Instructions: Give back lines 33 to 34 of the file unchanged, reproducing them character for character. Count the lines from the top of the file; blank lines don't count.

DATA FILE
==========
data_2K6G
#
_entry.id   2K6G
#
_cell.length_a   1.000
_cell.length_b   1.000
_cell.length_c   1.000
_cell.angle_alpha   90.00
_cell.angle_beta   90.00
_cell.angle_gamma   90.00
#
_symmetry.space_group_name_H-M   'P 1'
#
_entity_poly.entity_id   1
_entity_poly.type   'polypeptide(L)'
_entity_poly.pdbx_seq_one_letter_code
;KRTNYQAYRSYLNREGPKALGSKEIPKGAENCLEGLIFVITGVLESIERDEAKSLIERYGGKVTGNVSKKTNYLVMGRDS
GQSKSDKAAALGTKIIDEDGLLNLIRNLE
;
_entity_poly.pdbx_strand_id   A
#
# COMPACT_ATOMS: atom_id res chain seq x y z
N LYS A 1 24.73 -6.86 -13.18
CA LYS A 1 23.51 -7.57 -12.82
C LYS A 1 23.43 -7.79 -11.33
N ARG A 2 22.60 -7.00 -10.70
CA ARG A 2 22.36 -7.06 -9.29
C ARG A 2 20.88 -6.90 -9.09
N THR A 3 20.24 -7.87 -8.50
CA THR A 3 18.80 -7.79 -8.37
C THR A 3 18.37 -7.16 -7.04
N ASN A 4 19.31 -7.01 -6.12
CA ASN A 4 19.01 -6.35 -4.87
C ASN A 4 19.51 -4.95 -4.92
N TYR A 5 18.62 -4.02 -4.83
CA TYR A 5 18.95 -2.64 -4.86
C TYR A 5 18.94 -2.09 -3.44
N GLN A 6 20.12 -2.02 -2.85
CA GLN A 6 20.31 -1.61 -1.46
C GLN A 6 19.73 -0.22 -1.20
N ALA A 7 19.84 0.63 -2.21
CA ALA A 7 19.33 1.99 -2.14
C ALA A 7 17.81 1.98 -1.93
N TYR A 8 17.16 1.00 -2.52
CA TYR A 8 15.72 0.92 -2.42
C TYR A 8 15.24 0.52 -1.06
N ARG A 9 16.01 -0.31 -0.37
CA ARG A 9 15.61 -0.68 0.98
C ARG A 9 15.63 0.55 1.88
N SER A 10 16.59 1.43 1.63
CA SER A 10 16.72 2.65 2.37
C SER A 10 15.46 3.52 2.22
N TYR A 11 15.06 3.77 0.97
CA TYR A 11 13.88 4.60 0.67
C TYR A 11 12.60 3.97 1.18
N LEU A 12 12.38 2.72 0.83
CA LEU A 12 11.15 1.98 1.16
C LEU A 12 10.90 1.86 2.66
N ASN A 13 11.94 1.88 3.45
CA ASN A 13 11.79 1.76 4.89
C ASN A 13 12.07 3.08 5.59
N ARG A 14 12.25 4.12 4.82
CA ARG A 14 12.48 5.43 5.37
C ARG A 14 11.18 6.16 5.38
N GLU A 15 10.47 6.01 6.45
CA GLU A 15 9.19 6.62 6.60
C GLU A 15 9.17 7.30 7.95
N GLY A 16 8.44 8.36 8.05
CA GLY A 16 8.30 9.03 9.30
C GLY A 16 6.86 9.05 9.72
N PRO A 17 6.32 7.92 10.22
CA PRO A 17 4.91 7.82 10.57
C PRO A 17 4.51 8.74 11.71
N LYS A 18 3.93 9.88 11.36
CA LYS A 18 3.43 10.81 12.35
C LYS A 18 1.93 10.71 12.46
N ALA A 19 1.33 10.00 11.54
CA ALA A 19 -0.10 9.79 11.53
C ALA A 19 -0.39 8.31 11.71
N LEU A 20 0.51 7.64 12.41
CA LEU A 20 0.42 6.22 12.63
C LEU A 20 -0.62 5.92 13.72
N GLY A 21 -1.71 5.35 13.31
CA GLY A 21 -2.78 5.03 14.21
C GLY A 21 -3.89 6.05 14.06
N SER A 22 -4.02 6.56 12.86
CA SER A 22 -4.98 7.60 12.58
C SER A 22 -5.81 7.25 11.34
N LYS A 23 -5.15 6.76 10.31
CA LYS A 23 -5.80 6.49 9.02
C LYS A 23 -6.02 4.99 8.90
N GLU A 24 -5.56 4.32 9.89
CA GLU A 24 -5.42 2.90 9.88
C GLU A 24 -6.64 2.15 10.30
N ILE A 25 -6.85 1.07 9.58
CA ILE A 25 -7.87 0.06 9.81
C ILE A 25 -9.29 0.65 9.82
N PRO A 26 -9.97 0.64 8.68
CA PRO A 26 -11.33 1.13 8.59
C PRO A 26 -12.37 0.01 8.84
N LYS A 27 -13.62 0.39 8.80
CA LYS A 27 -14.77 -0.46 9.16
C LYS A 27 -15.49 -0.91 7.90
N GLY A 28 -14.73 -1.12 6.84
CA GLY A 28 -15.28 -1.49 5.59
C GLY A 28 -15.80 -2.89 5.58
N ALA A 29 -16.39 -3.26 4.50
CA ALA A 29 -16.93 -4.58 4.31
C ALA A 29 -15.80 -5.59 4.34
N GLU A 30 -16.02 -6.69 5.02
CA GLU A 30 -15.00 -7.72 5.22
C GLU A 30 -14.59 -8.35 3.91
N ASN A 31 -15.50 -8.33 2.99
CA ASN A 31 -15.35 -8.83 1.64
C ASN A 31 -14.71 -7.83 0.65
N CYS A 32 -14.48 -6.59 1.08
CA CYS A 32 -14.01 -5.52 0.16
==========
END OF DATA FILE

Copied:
CA ASN A 4 19.01 -6.35 -4.87
C ASN A 4 19.51 -4.95 -4.92